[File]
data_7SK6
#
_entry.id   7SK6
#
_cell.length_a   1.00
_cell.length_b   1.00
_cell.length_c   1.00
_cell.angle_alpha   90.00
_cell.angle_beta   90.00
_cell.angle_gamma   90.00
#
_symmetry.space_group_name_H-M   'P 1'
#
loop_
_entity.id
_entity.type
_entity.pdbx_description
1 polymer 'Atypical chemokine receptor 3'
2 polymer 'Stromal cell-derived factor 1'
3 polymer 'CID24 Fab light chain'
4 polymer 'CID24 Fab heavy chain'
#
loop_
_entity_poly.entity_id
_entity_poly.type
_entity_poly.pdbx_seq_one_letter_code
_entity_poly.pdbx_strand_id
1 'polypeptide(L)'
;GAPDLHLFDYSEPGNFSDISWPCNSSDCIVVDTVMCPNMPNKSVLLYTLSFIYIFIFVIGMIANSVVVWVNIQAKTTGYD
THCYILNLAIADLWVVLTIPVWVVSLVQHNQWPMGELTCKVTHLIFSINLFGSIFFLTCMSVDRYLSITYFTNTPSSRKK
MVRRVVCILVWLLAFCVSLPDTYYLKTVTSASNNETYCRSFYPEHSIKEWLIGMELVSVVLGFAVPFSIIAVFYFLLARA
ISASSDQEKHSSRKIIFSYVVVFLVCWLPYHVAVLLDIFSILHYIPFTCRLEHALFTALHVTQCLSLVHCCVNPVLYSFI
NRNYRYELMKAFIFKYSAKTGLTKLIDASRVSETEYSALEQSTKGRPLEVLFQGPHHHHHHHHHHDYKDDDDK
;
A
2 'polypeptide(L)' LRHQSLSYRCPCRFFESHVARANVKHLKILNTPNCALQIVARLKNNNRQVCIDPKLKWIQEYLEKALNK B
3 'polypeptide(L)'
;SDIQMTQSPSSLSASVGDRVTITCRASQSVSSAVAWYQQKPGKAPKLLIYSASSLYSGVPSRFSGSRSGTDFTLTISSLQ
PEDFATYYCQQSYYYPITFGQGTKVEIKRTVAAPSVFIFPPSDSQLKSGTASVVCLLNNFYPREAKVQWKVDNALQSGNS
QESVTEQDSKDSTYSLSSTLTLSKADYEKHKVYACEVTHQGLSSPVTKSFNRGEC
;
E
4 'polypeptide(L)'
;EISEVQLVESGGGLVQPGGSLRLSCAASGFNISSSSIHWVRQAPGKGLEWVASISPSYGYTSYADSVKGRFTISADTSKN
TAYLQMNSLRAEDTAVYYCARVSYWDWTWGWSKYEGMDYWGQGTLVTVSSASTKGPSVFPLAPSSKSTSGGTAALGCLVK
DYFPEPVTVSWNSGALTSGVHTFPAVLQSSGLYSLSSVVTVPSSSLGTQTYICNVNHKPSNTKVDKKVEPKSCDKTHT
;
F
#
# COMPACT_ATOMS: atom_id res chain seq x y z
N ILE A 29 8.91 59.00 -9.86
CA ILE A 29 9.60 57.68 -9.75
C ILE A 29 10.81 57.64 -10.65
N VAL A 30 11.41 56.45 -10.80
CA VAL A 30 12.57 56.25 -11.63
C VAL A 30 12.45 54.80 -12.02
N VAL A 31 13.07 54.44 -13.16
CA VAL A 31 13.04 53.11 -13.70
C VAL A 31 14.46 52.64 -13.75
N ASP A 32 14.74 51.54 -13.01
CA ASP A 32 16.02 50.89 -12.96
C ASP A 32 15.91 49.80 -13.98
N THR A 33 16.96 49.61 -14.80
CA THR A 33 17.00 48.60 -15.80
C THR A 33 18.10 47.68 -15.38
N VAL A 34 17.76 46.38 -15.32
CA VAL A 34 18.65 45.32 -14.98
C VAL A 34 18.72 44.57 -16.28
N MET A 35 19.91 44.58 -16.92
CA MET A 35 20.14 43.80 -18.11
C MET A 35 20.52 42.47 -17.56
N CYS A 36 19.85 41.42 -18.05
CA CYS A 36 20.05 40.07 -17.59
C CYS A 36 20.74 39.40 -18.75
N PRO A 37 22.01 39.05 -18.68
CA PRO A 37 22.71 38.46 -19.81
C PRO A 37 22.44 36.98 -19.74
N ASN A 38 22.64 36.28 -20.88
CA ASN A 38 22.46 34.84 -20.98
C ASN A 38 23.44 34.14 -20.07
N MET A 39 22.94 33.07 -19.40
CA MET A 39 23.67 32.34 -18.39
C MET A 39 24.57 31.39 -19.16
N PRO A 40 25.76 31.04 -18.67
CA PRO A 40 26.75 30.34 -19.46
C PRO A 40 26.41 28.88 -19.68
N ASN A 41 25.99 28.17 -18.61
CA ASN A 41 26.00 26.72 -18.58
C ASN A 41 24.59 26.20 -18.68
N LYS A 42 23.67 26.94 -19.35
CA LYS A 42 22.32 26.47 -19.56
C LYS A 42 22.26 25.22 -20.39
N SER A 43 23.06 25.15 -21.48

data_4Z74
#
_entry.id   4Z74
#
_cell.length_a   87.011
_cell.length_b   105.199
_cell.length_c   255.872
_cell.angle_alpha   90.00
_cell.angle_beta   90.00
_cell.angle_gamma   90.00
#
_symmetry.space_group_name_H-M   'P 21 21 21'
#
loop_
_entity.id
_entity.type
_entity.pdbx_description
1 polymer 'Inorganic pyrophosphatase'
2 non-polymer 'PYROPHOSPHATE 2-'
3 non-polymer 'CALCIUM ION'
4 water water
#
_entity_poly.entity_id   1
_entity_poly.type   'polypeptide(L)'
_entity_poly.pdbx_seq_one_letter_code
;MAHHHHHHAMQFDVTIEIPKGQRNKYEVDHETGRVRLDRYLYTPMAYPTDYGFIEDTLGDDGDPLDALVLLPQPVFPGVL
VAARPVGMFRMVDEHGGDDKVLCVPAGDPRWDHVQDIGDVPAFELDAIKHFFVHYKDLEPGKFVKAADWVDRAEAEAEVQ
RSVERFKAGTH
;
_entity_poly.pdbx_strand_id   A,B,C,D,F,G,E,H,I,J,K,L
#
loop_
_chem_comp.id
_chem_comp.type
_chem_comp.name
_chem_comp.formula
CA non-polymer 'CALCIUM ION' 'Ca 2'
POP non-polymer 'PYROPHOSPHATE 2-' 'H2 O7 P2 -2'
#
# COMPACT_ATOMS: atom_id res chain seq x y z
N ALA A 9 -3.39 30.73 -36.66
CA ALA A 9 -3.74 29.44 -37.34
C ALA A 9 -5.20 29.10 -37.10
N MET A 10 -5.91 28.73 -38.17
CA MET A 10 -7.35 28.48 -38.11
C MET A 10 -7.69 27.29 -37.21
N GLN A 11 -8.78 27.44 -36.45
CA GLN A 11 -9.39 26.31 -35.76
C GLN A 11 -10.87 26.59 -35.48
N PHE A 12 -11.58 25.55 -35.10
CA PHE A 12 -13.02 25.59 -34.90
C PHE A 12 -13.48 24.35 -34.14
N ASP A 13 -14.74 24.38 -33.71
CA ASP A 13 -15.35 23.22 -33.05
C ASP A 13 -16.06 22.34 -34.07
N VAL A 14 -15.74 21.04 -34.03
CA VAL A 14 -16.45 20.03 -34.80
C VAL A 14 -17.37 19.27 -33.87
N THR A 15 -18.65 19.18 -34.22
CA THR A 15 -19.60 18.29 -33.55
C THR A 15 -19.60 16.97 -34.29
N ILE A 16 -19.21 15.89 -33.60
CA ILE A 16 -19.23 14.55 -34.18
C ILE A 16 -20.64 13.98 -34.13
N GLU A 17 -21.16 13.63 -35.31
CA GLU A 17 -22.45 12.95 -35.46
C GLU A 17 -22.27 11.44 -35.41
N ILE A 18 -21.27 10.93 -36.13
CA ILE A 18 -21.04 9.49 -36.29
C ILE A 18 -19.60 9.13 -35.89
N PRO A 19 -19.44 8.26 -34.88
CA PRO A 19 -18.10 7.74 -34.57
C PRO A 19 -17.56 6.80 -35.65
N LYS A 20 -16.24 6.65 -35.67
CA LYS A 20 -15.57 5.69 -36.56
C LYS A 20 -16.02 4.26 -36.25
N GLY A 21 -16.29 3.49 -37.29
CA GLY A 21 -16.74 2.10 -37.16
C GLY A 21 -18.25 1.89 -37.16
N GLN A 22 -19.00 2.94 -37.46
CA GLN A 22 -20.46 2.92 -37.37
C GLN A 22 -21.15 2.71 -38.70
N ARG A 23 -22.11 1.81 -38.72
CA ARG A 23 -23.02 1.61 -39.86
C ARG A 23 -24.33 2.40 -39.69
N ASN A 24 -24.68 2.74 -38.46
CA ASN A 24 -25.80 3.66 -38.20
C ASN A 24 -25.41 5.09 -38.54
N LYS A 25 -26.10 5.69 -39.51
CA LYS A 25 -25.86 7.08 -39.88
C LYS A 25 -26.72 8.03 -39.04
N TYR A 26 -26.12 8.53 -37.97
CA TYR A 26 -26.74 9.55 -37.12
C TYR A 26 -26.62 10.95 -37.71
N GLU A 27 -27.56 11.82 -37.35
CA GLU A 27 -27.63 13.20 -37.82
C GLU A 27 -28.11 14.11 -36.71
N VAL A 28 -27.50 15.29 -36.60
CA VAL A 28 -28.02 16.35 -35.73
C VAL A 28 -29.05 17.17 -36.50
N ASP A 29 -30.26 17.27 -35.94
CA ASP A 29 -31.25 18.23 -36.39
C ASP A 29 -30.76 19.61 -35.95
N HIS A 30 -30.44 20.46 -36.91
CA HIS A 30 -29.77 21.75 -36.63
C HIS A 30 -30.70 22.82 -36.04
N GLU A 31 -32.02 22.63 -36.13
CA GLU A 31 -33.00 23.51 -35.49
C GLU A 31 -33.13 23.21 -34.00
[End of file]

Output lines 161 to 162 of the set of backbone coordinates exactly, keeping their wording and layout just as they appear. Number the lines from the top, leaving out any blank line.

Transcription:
N ILE A 18 -21.27 10.93 -36.13
CA ILE A 18 -21.04 9.49 -36.29